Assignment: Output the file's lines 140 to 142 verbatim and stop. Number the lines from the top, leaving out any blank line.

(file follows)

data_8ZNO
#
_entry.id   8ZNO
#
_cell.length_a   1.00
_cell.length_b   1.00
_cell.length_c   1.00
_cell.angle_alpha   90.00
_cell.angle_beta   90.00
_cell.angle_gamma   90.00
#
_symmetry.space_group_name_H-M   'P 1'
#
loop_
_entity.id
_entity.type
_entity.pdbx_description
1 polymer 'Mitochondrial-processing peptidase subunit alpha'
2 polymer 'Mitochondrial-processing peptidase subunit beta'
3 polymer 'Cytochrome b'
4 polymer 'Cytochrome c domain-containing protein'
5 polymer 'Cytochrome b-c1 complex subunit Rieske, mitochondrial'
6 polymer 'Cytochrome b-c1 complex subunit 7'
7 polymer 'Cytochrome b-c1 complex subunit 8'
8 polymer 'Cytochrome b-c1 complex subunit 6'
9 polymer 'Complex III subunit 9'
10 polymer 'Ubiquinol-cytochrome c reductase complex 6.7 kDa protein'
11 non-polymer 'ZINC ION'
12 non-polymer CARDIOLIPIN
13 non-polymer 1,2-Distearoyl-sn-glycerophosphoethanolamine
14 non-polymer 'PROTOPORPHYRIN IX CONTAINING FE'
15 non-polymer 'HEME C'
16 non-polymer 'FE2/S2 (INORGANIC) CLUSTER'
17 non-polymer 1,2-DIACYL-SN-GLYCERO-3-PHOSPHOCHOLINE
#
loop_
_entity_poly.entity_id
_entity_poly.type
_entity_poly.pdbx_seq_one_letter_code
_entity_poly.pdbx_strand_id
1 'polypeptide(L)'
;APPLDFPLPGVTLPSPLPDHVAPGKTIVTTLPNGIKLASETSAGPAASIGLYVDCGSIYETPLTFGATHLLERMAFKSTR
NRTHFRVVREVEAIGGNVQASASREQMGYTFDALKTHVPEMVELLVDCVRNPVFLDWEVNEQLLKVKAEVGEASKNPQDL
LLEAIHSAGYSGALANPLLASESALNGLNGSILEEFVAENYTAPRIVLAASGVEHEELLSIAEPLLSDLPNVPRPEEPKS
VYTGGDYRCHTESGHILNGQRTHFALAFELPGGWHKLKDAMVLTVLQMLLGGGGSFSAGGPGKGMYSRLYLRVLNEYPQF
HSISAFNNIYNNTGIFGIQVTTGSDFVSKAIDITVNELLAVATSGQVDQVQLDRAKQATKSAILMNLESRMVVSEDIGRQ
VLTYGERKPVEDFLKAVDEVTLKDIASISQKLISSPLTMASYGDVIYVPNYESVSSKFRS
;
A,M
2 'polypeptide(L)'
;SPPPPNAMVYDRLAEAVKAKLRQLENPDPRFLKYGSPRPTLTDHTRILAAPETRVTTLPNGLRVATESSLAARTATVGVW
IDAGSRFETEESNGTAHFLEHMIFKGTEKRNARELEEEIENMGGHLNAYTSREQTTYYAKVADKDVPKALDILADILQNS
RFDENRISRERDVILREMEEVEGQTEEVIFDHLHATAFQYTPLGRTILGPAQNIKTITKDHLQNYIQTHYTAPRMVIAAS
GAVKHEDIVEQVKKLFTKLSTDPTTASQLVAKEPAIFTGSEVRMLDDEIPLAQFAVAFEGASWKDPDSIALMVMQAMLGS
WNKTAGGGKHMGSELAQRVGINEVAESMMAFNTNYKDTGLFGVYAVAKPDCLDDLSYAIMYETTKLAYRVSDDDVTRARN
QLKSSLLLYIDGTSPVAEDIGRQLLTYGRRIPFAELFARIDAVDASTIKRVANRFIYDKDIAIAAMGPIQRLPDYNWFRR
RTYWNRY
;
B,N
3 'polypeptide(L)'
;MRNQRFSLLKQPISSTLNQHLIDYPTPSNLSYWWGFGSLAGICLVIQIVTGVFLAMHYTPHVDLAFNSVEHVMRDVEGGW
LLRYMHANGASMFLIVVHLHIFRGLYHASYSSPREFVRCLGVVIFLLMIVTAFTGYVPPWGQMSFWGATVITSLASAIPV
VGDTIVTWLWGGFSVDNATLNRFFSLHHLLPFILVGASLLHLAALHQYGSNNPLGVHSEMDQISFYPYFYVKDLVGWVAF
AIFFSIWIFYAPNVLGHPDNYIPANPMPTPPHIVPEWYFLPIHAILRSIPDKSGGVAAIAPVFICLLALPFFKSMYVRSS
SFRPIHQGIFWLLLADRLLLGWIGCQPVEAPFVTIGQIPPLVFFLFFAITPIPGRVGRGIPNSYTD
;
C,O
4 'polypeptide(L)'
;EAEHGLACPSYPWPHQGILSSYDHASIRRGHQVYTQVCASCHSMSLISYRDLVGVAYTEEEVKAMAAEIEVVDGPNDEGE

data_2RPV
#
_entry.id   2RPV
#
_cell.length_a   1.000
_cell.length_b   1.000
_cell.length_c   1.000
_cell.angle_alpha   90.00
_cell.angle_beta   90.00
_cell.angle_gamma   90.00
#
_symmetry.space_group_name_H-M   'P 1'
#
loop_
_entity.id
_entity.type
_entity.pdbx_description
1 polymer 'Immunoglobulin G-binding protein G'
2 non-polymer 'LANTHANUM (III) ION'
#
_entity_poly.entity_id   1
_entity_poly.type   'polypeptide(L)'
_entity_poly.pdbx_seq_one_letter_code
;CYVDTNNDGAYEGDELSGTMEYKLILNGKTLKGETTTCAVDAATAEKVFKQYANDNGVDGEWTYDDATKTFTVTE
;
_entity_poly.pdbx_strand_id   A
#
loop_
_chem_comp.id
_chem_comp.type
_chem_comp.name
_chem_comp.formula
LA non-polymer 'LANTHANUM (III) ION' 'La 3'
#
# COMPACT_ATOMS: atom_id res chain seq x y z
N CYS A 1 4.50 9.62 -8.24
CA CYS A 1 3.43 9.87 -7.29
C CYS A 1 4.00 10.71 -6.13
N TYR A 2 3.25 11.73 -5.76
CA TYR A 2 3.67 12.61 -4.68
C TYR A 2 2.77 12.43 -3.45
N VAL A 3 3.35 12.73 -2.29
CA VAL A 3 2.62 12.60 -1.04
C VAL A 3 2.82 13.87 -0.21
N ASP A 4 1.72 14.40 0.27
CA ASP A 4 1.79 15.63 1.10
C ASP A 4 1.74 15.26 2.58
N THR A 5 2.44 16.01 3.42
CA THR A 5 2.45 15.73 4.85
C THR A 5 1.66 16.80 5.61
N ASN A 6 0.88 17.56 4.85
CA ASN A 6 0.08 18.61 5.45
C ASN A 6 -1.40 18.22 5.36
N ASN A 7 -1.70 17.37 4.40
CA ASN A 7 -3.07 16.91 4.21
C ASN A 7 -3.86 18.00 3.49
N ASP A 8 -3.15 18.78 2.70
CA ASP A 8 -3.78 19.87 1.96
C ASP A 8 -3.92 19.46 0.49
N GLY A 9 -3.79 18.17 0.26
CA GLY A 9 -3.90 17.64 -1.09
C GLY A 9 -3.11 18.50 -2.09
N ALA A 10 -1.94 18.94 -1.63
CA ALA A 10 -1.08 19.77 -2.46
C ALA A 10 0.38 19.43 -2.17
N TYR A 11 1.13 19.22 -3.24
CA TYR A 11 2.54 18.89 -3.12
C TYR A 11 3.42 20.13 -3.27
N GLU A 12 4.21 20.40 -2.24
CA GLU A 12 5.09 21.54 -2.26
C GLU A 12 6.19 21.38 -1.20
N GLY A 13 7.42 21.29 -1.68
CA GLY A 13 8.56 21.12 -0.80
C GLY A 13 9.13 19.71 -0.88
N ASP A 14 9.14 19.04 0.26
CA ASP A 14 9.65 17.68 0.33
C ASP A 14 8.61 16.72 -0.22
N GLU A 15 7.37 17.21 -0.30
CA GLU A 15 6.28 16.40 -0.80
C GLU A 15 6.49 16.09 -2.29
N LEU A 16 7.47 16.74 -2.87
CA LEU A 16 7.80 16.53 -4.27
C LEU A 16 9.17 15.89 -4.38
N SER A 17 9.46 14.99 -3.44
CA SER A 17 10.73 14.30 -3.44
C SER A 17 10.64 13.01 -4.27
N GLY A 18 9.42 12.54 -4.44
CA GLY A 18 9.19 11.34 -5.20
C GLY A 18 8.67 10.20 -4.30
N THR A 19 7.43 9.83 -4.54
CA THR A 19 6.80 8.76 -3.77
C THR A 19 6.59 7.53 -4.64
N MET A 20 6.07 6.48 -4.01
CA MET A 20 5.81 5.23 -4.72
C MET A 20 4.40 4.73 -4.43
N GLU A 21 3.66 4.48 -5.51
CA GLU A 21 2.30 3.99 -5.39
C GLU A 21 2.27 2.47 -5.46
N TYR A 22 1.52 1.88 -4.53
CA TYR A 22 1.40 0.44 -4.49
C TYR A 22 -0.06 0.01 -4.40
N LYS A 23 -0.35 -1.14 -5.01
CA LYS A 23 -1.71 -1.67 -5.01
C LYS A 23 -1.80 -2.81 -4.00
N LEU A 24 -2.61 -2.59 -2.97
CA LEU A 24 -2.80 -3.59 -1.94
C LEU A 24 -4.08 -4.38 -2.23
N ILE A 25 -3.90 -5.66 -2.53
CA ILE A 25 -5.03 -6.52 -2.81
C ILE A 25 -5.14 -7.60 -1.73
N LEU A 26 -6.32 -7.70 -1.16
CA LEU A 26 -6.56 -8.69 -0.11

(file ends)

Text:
C GLU A 12 6.19 21.38 -1.20
N GLY A 13 7.42 21.29 -1.68
CA GLY A 13 8.56 21.12 -0.80